The HIPAA Privacy Rules – or “Standards for Privacy of Individually Identifiable Health Information” – were published in 2002 to protect the confidentiality of patient healthcare and payment data in order to prevent abuse and fraud in the healthcare system. Since their publication, and despite massive advances in technology, the Rules have not changed. The only significant differences between 2002 and today is who the HIPAA Privacy Rules apply to and how they are enforced.
The HIPAA Privacy Rules consist of a series of standards relating to how individually identifiable health information is used and disclosed. There are eighteen “identifiers” which individually or together could reveal information about a patient´s healthcare or payment history, and these are classified as “Protected Health Information” or “PHI”.
The Rules apply to all PHI, whether it is maintained in electronic or paper format, and when it is disclosed orally. They stipulate who can have access to PHI, the circumstances in which it can be used and who it can be disclosed to. Entities in possession of PHI have to comply with the Rules or face enforcement action by the Department of Health & Human Services´ Office for Civil Rights.
The Rules stipulate that PHI in the possession of a Covered Entity cannot be disclosed to a third party without the authorization of the patient(s) to whom the PHI relates to. The exception is when the PHI is required for the provision of treatment or for the payment for healthcare or healthcare-related events. When permitted, the disclosure of PHI must be kept to the minimum necessary to accomplish the intended purpose.
Entities covered by the HIPAA Privacy Rules not only have to comply with the Rules, but demonstrate they are doing so by conducting and chronicling risk assessments and risk analyses, and developing policies that are consistent with the Rules. Covered Entities also have to implement measures to address any security weaknesses and vulnerabilities revealed in the risk assessments in order to prevent an unauthorized disclosure of PHI.
Potential threats to the confidentiality of data exist both within each Covered Entity and from outside. Due to an increase in healthcare professionals using their personal mobile devices for work, there is an increased risk of unauthorized disclosures due the loss or theft of a mobile device. Recent research found more than 40% of data breaches are attributable to portable media – including mobile devices – being lost or stolen.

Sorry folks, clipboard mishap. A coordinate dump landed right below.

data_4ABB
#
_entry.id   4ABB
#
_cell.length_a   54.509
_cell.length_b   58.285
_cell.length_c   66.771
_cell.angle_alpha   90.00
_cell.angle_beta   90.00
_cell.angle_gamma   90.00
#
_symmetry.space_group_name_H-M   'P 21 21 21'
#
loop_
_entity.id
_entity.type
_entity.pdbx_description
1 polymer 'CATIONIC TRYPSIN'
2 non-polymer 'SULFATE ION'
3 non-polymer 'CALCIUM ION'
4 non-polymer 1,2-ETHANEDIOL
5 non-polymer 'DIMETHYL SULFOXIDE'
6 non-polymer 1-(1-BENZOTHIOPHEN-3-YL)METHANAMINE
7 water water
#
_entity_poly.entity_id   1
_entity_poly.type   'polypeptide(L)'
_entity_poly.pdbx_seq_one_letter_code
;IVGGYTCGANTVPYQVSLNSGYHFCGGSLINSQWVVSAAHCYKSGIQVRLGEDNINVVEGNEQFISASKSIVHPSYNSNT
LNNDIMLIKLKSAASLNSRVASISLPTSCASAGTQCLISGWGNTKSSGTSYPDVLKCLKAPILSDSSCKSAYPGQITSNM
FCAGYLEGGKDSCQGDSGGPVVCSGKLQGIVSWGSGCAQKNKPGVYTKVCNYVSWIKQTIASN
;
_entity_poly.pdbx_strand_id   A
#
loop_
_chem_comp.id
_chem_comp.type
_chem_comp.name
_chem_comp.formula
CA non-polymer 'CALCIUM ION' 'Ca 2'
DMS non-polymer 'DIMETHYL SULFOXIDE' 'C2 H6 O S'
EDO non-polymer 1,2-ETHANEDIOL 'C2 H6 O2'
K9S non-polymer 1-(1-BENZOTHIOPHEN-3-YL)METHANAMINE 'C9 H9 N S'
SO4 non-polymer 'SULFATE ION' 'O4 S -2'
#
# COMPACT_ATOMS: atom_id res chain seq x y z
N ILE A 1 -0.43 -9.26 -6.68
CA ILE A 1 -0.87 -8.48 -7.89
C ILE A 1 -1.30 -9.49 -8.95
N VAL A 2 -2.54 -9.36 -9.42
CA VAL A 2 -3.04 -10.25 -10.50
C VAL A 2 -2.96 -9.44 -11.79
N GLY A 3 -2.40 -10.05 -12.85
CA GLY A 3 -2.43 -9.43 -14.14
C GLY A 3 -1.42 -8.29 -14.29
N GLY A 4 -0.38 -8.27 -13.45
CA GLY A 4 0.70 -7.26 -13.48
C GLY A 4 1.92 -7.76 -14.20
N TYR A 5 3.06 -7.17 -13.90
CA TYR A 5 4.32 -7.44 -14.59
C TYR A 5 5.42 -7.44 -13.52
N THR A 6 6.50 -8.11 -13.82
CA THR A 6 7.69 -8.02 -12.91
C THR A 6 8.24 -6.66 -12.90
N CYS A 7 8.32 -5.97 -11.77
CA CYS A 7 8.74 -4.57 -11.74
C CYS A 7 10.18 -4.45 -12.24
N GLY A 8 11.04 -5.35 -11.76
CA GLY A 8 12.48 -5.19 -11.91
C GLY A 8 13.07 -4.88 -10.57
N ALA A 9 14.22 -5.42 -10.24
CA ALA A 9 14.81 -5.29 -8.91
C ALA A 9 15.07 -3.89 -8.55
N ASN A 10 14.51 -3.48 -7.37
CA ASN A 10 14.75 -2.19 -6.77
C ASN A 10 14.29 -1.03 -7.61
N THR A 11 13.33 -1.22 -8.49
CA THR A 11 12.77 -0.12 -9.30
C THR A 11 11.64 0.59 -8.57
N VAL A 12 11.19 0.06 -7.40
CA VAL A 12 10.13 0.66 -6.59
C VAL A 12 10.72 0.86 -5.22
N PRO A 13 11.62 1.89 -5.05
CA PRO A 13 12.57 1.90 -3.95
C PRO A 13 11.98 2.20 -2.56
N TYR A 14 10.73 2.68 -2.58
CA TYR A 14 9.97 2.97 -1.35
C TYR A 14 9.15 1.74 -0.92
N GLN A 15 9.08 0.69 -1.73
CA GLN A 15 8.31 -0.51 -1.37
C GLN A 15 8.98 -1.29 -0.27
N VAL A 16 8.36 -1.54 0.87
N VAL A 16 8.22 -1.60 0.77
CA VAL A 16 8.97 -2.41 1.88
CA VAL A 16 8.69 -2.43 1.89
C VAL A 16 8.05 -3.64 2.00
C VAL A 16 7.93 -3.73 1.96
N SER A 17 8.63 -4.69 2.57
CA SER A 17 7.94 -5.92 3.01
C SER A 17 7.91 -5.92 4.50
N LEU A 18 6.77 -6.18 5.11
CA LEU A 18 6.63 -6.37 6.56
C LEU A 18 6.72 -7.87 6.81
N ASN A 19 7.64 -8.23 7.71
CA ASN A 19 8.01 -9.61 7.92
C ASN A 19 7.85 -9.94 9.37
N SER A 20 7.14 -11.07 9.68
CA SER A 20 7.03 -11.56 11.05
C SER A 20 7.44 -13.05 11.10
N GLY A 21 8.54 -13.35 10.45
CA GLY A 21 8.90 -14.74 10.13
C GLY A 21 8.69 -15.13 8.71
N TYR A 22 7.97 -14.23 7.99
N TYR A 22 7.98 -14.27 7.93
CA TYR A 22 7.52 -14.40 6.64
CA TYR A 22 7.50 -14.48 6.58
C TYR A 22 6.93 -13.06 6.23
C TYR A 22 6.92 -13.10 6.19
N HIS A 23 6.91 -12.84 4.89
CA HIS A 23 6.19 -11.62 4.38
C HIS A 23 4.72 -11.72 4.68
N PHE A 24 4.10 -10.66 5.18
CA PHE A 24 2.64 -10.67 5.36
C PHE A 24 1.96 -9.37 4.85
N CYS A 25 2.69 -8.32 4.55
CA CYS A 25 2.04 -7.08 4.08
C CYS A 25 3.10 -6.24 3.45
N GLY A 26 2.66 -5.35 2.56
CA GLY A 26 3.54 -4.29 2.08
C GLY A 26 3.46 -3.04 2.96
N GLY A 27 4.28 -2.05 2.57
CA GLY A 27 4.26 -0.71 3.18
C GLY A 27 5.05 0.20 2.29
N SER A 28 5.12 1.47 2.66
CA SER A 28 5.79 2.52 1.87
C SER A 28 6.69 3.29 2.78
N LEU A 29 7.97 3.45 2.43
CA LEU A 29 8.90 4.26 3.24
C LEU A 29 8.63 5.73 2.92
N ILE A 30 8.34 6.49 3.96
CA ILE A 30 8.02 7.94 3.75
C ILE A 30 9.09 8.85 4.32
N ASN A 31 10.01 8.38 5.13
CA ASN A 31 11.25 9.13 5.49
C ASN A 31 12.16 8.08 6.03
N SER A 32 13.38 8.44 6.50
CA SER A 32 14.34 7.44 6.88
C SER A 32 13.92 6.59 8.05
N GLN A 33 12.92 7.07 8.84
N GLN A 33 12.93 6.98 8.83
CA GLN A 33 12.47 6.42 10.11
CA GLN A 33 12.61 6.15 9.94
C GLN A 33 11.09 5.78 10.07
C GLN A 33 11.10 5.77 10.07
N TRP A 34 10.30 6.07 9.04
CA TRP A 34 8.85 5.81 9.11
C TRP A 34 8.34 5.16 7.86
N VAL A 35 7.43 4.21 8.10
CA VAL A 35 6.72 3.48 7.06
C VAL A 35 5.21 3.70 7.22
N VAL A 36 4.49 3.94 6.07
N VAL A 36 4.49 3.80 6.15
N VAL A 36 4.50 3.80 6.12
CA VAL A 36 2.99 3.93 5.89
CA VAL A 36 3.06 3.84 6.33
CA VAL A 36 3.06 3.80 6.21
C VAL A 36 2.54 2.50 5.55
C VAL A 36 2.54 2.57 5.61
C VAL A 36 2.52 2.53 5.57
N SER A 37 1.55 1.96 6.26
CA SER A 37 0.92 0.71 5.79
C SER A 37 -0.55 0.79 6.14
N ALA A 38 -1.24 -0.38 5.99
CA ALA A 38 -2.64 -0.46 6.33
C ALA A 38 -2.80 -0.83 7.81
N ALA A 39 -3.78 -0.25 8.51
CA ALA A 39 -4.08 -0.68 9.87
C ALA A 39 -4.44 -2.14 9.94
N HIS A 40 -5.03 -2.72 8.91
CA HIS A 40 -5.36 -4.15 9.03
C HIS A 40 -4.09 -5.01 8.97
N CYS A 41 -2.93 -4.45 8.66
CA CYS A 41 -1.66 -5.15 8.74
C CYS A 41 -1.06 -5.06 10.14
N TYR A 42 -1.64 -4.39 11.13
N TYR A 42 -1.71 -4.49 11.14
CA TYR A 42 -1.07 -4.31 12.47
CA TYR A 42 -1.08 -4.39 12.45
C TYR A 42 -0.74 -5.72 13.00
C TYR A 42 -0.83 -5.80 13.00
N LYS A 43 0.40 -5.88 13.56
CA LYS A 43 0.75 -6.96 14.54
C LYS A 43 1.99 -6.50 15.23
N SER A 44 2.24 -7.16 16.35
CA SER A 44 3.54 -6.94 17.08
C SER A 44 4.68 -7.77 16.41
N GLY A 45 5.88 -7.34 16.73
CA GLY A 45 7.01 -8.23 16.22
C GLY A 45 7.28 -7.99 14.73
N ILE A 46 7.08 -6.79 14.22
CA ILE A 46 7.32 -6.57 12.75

With healthcare data fetching up to $1,200 for a complete set on the black market, PHI has become a highly-sought after target for cybercriminals. Hackers use many different methods to infiltrate healthcare networks, and Covered Entities have to be prepared to defend against malware, ransomware and phishing attacks to ensure PHI is not disclosed without authorization. Cyberattacks are responsible for more than half of the PHI breaches reported to the HHS´ Office for Civil Rights. So phishing training and cybersecurity training is essential for all staff.
One of the most significant changes to the HIPAA Privacy Rules since their original publication is who they apply to. Whereas in 2002, only healthcare providers, health plans, and healthcare clearinghouses – such as billing services and community health information systems – had a responsibility to comply with the HIPAA Privacy Rules, the Rules were changed in 2013 so “Business Associates” were also liable should PHI in their possession be disclosed without authorization.
The term “Business Associate” covers any entity that performs a service for a healthcare provider, health plan or healthcare clearinghouse – including cloud service providers. Although healthcare providers, health plans and healthcare clearinghouses are expected to conduct due diligence on their Business Associates to ensure they are HIPAA-compliant before sharing PHI, the Business Associate can now also be fined for an avoidable breach of PHI.
The HIPAA Privacy Rules are often criticized for a lack of specific guidelines which leave them open to interpretation. However, the Rules were deliberately designed that way because healthcare-related industries have diverse structures and the Rules have to be flexible in order to cover the variety of permitted uses and disclosures. Consequently, it is up to every Covered Entity and Business Associate in possession of PHI to ensure they comply with the HIPAA Privacy Rules.
The penalties for non-compliance are substantial. Should a breach of PHI occur in a scenario in which the Covered Entity has made no attempt to comply with the HIPAA privacy Rules, the HHS´ Office for Civil Rights regards the Covered Entity as being “willfully neglectful” and can impose a fine of between $50,000 and $1.5 million. Attorneys General and affected patients can also take legal action, with fines of the same magnitude being imposed on neglectful Covered Entities.